Events in UCIS
Thursday, April 8 until Friday, April 8
Saturday, January 15 until Friday, January 28
Starting January 15 see Linda Hoaglund’s mediation on art and its place in memory and history. The film will be available January 15-29. Screening is free but viewers must register to get the link.
Hoaglund’s "Things Left Behind" explores the transformative power of the first major international art exhibit devoted to the atomic bomb. The exhibition, at the Museum of Anthropology in Vancouver, featured large-format color photographs of clothing once worn by those who perished, taken by renowned Japanese photographer Ishiuchi Miyako. The film weaves together visitor responses to the exhibition with interviews that feature Ishiuchi to create a cinematic reverie about art's potential to recast historical memory.
Sponsored by SCREENSHOT: Asia, University of Pittsburgh Asian Studies Center, and University of Pittsburgh National Consortium for Teaching about Asia.
Thursday, January 20
French casual conversation table. Open to all students of all levels of proficiency.
In the presentation, Dr. Frantsuz will explore how various types of inequities shape health in Russia and post-Soviet countries. The talk will emphasize the methodology and challenges in researching this problem and will investigate the specifics of how inequalities impact major health differentials in various cultures and states depending on their institutional arrangements.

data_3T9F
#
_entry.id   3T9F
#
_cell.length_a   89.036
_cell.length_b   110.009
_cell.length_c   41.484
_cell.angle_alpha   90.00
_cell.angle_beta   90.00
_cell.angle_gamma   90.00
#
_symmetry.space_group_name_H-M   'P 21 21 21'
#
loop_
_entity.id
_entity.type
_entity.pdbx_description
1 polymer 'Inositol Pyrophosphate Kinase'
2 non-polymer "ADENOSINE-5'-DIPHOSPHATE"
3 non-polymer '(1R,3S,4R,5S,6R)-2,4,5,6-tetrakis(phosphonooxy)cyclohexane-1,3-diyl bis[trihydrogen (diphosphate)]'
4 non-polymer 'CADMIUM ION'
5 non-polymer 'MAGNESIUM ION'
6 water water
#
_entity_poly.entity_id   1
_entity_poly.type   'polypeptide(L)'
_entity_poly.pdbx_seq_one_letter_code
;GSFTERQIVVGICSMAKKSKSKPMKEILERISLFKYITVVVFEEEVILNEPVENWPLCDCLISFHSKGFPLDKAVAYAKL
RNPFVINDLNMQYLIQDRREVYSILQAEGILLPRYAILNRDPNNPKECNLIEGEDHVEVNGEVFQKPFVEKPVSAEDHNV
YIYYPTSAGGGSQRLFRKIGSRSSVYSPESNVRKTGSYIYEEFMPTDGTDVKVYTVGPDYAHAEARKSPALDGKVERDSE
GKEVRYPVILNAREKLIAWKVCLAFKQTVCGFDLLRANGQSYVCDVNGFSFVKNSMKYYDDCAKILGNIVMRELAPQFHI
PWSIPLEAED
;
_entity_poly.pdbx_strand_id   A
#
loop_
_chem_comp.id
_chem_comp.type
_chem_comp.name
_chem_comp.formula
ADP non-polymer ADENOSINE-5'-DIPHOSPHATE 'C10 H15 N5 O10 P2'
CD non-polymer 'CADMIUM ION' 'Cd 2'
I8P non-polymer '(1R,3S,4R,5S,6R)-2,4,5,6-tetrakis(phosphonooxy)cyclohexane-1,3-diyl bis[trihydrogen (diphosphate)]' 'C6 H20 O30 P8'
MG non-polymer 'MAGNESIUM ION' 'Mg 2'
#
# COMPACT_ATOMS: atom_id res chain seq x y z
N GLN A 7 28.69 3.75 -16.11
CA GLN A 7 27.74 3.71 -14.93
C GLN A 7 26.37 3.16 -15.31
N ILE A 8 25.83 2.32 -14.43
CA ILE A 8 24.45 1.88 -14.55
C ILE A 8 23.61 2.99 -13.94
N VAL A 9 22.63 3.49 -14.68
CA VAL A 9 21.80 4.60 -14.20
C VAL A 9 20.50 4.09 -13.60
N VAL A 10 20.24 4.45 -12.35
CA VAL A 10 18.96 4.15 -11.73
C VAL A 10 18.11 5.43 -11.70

Speaker: Dr. Yuri Frantsuz is a Fulbright Visiting Scholar at the University of New Mexico and a Research Fellow at the Institute of Sociology of the Russian Academy of Sciences. He is also a faculty member at the Smolny College of Liberal Arts and Science and the St. Petersburg University of Humanities and Social Sciences. He received his Ph.D. in Sociology from the University of Minnesota. His areas of research interest include social and political demography, sociology of health, and social inequality and health.
Moderator: Professor Nancy Condee, Director
Center for Russian, East European, and Eurasian Studies
Global Issues Through Literature (GILS)Fall and Spring 2021-22: Imagining Other Worlds: Globalizing Science Fiction and Fantasy
This reading group for K-12 educators explores literary texts from a global perspective. Content specialists present the work and its context, and participants brainstorm innovative pedagogical practices for incorporating the text and its themes into the curriculum. Sessions this year will take place virtually on Thursday evenings from 5-8 PM (EST). Books and three Act 48 credit hours are provided.
January 20th event will focused on the book Hardboiled Wonderland by Haruki Murakami - https://www.cityofasylumbooks.org/book/9780679743460
This discussion will be led by Dr. Ethan Segal, Michigan State University Professor, and is co-sponsored by the National Consortium for Teaching About Asia at the University of Pittsburgh
Register for the reading groups here- https://www.ucis.pitt.edu/global/gils
Contact Maja Konitzer with questions at email@example.com